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Thursday, June 30, 2005
ESPNsoccernet: July 1, 8:18 PM UK
Cut back fan, media voting

Marc Connolly

Here's an idea: Since the MLS All-Star Game has turned into an affair where the league's best take on a club from another country -- last year it was Chivas, this year it's Fulham -- rather than play a tired East versus West exhibition match, how about we all relinquish a portion of our voting powers to the players.

Right now, the media gets 25 percent, the fans get 25 percent, the general managers and coaches get 25 percent, and the players get 25 percent.

No one wants to hear from us writers -- we know that much. Give us 10 percent. We'll take a higher percentage when it comes to the voting for the end-of-year awards instead, thank you very much.

The fans? Being knocked down to 10 percent seems fine to me. Hold on a second and hear me out. Before you fire off that e-mail complaining about how unjust that is to those who are spending their hard-earned money on season tickets, the Direct Kick television package and yet another New England Revolution gamer because they change brands every single year, think about the people who are currently stuffing the ballot box.

Aren't you willing to take a bit of relevance off your lone vote in exchange for limiting the impact all those Real Salt Lake supporters have? You know the ones: They have pushed Clint Mathis dangerously into a starting spot in this year's match even though he's yet to record a goal, and they have somehow helped three of their backs sneak into the top 10 of the voting totals for defenders. I thought so.

Most of the GMs vote with politics in mind, and the coaches could care less. Actually, strike that, they do care. They'd rather see their veterans get some much-needed rest and their young stars make it only when they are truly deserving of such an honor. (You think Peter Nowak really will be happy to see Freddy Adu make the All-Star team?)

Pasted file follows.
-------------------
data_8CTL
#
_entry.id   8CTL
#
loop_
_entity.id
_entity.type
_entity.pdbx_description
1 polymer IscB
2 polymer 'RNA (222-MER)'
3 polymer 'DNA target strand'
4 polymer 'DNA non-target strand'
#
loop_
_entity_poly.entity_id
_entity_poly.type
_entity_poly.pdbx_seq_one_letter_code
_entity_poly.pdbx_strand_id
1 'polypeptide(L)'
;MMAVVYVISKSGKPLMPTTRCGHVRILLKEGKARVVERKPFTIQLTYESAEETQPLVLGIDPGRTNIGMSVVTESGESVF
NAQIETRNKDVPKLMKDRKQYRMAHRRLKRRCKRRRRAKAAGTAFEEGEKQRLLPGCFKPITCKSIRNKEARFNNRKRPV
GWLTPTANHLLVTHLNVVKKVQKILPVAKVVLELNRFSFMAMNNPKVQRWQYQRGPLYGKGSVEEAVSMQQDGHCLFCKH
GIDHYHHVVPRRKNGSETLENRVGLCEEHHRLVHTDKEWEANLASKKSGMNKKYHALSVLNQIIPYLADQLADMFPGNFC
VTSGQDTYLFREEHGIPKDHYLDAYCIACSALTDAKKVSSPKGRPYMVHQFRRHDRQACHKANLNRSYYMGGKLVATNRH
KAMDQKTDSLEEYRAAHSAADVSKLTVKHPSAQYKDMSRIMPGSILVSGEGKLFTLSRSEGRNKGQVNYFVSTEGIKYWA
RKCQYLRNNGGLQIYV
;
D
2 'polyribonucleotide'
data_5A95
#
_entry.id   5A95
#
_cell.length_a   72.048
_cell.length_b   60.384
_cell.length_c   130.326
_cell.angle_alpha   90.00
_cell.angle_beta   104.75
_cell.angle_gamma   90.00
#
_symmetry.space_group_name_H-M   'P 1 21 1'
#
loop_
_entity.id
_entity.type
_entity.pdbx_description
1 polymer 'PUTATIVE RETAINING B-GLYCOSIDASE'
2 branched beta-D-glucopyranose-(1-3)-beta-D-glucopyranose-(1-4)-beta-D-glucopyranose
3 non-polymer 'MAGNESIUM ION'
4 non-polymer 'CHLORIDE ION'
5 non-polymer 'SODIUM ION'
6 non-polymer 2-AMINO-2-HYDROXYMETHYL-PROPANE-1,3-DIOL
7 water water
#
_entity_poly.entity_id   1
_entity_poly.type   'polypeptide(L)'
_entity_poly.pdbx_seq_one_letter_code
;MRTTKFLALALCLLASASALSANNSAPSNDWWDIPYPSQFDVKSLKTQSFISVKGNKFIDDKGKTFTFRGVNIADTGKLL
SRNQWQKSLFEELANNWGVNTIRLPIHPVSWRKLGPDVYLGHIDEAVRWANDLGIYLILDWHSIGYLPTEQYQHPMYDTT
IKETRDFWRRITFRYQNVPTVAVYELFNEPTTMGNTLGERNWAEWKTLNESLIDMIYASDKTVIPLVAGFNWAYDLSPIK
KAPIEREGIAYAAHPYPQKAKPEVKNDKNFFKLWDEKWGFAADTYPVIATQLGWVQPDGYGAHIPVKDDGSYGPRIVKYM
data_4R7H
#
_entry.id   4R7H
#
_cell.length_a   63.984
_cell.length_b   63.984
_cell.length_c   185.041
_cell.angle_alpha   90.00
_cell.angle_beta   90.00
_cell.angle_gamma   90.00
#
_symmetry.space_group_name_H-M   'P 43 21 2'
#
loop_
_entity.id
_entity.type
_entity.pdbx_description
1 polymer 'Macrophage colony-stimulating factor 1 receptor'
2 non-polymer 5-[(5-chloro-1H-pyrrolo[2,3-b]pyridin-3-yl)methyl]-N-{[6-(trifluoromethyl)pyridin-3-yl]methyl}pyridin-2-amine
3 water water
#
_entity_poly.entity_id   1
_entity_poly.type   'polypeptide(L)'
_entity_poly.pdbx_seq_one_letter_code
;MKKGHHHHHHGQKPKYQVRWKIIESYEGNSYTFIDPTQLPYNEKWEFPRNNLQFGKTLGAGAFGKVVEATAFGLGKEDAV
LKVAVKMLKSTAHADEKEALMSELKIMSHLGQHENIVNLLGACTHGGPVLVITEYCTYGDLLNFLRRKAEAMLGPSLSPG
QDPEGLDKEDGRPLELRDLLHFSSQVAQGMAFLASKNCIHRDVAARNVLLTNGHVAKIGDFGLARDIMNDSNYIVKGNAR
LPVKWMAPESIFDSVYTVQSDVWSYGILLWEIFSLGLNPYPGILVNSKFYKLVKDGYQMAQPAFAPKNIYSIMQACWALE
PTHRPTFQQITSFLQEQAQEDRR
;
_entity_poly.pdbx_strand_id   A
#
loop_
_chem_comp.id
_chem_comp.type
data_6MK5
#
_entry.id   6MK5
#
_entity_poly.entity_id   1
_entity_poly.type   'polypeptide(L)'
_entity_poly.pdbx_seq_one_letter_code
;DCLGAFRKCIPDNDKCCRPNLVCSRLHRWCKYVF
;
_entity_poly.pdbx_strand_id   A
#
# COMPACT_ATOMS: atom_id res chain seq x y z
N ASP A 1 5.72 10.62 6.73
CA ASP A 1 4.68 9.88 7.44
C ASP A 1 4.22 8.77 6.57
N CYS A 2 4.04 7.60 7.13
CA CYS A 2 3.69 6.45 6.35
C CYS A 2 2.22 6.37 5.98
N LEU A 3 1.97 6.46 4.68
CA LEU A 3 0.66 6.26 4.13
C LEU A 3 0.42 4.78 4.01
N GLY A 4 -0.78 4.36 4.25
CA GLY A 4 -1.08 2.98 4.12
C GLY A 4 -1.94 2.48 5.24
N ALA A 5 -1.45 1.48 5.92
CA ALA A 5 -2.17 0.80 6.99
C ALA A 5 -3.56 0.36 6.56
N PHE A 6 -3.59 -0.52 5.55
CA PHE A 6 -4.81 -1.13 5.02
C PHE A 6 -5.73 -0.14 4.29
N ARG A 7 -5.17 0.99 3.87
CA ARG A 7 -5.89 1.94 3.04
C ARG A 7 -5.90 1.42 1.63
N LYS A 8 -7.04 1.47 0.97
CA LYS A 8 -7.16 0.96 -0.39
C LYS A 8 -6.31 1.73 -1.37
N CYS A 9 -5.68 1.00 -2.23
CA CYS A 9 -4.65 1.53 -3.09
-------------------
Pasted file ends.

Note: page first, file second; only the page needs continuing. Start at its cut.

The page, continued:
Drop them to 15 percent. That leaves 65 percent for the players. Keep in mind, this isn't the NFL or NBA we're talking about. The bonuses and extra exposure from playing in this match are a big deal to the players around the league. They take their time voting. Ask almost any one of them and he'll tell you things like, "God, I can't believe I'm voting for Ruiz, but the guy does deserve it" or "Cannon is the best goalkeeper in the league -- bar none -- but how do you leave off Matt Reis?"

In short, trust these guys. They'll pick the right players to take on whatever club feels like starting their preseason in the States next summer.

But, hey, that's next year. As long as my vote along with those of my colleagues around the league counts for a quarter of the final tally, I'm taking the requisite 30 or 40 minutes to file the following ballot of 11 players to take the field at Crew Stadium in Columbus, Ohio, against Fulham on July 30.

Goalkeeper: Matt Reis, New England -- The fans have this one right, as the perennial backup has been an absolute rock for the first-place Revs all spring. His call-up to the U.S. national team was well-deserved, just as his selection to this match.

Defender: Greg Vanney, FC Dallas -- As much for his stellar play as a centerback as for the leadership he's shown with a young back four. On a team that has most of its talent on the offensive side, it's a wonder what the club's record would be without the 31-year-old veteran running the show in his first season back in MLS since 2001.

Defender: Michael Parkhurst, New England -- Sure, he was taken to school by Jaime Moreno two weeks ago, but what defender in this league hasn't? The first-round selection out of Wake Forest has been all that Steve Nicol wanted and more, as his calming presence in the back is shockingly good for a rookie. Chris Rolfe has been one heck of a find for the Chicago Fire, but Parkhurst gets my vote for this match as well as for the Rookie of the Year for the first half of the season.